EV charging infrastructure is seriously unsafe • The Register
If you’ve noticed car charging stations popping up near you, congratulations! They’re part of a growing web of systems so poorly secured they could one day be used to destabilize entire power grids, and contain enough security issues to be problematic today.
That’s the conclusion scientists at Sandia National Laboratory in Albuquerque, New Mexico came to after four years of investigating proven exploits and publicly disclosed vulnerabilities in electric vehicle supply equipment (EVSE) and conducting their own tests on 10 types of EV charger colleagues from the Idaho National Lab.
“Can the power grid be affected by charging stations for electric vehicles? Absolutely,” said Brian Wright of Sandia, a cybersecurity expert who worked on the project. “It’s in the realm of what villains could and would do in the next 10 to 15 years. That’s why we have to be one step ahead in solving these problems,” Wright said.
Hey, I recognize this vulnerability!
However, there are now many attacks that criminals could exploit right now, and researchers are already doing so. Unfortunately, it’s a grab bag of the same old problems we’ve seen in other tech sectors for years.
“There have been multiple demonstrations of credential stealing or charging manipulation over the EV-to-EVSE link,” the researchers said in their article. In one case, the researchers were able to spot and interrupt the charging process from a distance of 47 meters “on all seven vehicles and 18 EVSEs they examined” using a software-defined radio with less than 1 W of power.
RFID cloning is currently possible in early-generation EVSE infrastructure, which could result in thieves being charged with someone else’s debit or credit card. Some iOS and Android apps used to manage charging sessions “could also be easily reverse engineered to reveal vulnerabilities in EVSE management and vendor cloud interfaces,” the researchers said.
EVSE web interfaces have problems that are easy to guess: they often use insecure web services that can be accessed from a local smartphone or computer, while chargers from multiple manufacturers can be found on the public internet. Vulnerabilities in web services used by chargers could allow an attacker to change configuration data or push malicious firmware updates, the report said.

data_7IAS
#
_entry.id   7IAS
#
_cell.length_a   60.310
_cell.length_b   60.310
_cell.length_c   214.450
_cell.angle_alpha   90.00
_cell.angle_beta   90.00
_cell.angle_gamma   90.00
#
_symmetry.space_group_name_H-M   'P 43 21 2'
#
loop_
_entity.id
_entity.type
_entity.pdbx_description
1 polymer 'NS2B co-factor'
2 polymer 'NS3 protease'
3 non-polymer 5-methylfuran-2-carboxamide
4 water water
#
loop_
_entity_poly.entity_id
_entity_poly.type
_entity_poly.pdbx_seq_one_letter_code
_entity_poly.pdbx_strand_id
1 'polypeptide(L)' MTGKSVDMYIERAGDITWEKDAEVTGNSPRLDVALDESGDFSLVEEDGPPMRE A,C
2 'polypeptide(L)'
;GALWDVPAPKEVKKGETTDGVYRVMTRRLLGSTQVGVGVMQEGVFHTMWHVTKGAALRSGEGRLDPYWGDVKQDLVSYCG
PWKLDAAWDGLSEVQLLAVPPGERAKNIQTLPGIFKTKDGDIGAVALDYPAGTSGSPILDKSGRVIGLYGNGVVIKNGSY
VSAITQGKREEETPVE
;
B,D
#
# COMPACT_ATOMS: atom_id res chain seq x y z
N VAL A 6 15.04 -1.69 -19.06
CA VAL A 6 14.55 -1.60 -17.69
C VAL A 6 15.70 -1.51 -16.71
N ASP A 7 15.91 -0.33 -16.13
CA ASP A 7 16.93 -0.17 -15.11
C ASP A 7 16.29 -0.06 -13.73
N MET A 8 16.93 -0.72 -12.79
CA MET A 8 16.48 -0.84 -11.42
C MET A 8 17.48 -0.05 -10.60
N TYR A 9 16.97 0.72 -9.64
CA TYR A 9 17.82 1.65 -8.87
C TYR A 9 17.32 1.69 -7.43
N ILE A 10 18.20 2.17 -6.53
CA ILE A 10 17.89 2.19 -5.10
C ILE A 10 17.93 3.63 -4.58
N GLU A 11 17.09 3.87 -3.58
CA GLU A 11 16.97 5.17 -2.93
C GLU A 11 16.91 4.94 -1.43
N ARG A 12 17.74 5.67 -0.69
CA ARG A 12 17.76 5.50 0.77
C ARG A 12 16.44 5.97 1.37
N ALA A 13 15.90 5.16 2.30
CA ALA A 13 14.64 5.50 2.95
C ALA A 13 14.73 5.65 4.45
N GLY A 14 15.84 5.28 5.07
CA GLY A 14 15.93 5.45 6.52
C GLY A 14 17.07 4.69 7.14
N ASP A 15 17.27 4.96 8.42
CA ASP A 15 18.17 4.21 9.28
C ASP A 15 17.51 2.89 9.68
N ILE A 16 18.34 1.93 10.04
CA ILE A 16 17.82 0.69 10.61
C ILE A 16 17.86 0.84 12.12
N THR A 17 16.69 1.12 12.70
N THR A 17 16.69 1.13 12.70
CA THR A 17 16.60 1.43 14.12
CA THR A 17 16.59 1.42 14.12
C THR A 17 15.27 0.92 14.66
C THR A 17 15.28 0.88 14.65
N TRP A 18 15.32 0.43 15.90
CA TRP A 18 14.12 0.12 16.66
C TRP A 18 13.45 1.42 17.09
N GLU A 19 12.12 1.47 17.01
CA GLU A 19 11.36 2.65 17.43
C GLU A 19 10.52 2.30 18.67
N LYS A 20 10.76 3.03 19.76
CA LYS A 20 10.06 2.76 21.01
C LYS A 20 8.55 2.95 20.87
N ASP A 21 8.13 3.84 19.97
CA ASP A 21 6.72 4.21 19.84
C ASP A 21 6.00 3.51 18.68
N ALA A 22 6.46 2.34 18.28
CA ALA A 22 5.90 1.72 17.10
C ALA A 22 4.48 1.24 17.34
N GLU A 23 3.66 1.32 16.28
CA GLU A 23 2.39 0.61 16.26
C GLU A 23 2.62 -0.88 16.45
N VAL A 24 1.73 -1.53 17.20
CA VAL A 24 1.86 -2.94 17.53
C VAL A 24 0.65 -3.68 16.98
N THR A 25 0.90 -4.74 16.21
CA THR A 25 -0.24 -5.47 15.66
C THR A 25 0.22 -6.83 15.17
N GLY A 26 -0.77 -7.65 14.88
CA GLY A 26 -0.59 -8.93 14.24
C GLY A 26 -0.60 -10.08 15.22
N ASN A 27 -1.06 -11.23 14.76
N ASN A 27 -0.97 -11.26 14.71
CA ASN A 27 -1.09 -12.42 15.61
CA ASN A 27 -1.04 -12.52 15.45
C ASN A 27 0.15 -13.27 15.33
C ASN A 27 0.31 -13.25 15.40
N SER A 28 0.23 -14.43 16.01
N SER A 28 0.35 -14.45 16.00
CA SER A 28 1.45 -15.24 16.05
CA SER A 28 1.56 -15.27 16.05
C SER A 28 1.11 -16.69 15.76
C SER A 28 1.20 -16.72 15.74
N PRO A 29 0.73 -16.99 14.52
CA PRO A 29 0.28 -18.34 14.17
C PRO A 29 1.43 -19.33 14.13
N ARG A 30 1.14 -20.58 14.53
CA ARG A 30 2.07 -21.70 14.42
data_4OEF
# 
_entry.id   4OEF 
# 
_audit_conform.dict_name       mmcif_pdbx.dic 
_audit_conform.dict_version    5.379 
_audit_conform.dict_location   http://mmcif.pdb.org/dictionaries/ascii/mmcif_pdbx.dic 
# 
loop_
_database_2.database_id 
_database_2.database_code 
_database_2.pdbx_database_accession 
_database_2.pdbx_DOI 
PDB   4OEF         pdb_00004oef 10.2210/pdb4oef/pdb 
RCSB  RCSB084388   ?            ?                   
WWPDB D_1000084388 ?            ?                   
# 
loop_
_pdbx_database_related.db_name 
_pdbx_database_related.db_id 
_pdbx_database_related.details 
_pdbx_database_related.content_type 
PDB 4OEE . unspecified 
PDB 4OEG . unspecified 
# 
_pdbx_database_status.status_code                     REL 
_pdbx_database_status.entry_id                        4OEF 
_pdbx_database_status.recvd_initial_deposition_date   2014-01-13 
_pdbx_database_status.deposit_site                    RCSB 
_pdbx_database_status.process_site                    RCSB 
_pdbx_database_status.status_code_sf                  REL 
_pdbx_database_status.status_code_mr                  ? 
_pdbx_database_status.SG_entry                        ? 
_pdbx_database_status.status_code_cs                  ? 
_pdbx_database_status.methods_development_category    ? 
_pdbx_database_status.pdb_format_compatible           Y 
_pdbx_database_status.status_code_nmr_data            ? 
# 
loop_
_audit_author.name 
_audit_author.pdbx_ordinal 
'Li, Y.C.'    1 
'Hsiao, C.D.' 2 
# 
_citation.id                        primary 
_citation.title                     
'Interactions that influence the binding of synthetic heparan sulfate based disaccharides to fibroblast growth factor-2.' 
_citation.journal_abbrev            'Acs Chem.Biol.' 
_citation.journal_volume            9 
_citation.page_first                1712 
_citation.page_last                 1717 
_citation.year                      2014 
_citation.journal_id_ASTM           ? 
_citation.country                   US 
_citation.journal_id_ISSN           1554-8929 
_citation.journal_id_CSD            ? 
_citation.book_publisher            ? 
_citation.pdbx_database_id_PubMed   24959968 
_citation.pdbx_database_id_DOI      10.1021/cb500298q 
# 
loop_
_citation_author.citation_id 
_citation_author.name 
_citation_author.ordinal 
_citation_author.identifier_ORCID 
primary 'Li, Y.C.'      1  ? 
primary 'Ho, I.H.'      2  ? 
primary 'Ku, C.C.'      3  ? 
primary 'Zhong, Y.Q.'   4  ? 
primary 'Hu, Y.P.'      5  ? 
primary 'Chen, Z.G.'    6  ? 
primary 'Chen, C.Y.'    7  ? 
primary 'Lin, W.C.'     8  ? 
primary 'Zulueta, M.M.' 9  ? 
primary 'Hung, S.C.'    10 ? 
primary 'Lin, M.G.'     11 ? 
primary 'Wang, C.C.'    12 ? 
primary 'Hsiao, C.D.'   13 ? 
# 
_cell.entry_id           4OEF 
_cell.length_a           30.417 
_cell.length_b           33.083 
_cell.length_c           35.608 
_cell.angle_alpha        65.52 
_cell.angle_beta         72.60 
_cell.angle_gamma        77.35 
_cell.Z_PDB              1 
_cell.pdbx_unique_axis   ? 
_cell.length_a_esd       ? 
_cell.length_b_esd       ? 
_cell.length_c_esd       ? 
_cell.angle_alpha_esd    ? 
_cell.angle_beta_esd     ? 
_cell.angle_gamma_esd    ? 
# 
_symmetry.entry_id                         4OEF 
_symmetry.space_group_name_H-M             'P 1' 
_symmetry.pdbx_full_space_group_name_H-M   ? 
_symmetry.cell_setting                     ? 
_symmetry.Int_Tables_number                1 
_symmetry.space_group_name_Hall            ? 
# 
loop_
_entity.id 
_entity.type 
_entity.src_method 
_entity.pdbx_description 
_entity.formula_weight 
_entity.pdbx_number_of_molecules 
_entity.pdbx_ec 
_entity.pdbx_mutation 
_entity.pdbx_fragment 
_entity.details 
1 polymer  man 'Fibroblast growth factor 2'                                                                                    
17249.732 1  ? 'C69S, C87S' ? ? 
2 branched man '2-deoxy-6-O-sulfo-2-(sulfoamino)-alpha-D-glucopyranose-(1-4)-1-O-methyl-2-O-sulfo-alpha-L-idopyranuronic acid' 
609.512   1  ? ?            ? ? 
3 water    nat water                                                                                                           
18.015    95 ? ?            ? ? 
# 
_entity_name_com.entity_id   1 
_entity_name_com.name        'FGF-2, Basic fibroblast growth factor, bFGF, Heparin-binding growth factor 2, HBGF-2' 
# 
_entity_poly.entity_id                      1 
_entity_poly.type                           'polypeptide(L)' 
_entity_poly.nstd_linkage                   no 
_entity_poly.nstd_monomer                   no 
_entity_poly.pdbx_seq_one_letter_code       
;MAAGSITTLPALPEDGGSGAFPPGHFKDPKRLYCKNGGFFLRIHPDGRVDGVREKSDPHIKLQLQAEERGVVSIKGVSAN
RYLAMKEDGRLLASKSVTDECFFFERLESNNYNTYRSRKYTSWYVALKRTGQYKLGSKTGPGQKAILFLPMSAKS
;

The communication between chargers and cloud services also contained a number of problems, such as B. the lack of proper authentication methods, lack of sanitization of input fields, and even vulnerability to supply chain attacks as manufacturers maintained a remote backdoor access.
Hardware vulnerabilities included a variety of outdated Linux kernels running superfluous services that could be accessed via exposed USB ports that would allow an attacker to upload malicious firmware. Some Raspberry Pi chargers have even been found to operate without secure bootloaders.
Oh, and since we’re going for all security bugs, the team naturally found numerous hard-coded credentials, unsalted hashed passwords, and other cryptographic no-nos.
Thats not cool
What did we learn? That the EV charging industry has treated cybersecurity the same way the companies behind the Internet of Things have treated it: as an afterthought.
Jay Johnson, the electrical engineer at Sandia behind the project, said he hopes his team’s findings would serve as a basis for understanding the current state of the industry, which is critical to fixing the problem.
“By conducting this survey of EV charger vulnerabilities, we can prioritize recommendations to policymakers and inform them of what safety improvements are needed by the industry,” he explained.
“The government can say ‘produce safe electric vehicle chargers’, but budget-minded companies don’t always go for the most cyber-secure implementations. Instead, the government can support the industry directly by providing fixes, advice, standards and best practices,” Wright added.
No wonder, but Sandia recommends some basic cyber hygiene, like removing services you don’t need, updating software, locking down physical ports, and using the right encryption.
The team also suggested implementing better methods of authenticating EV owners, such as [PDF] Suggestions.
Johnson’s team isn’t done yet and has received follow-on funding to fill some of the gaps it found alongside the Idaho and Pacific Northwest National labs. Together, the three are working on developing a system for EV chargers that uses new methods to protect public infrastructure from good-for-nothings.
But until the government steps in with some regulations, Johnson said things will not improve.
Many EVSE manufacturers, Johnson said The registry, “trying desperately to keep up with demand.” While regulations were debated, Johnson said they were unlikely to appear for at least a year. Note that this applies in the US; The UK has already proposed regulations for EV chargers that will come into force next year.
While some vendors have improved their security, Johnson said those companies are at a disadvantage compared to those that get products to market quickly. “Until there is regulation that creates a level playing field, market trends will favor insecure systems,” Johnson said. ®
https://www.theregister.com/2022/11/15/ev_charging_infrastructure_sandia/ EV charging infrastructure is seriously unsafe • The Register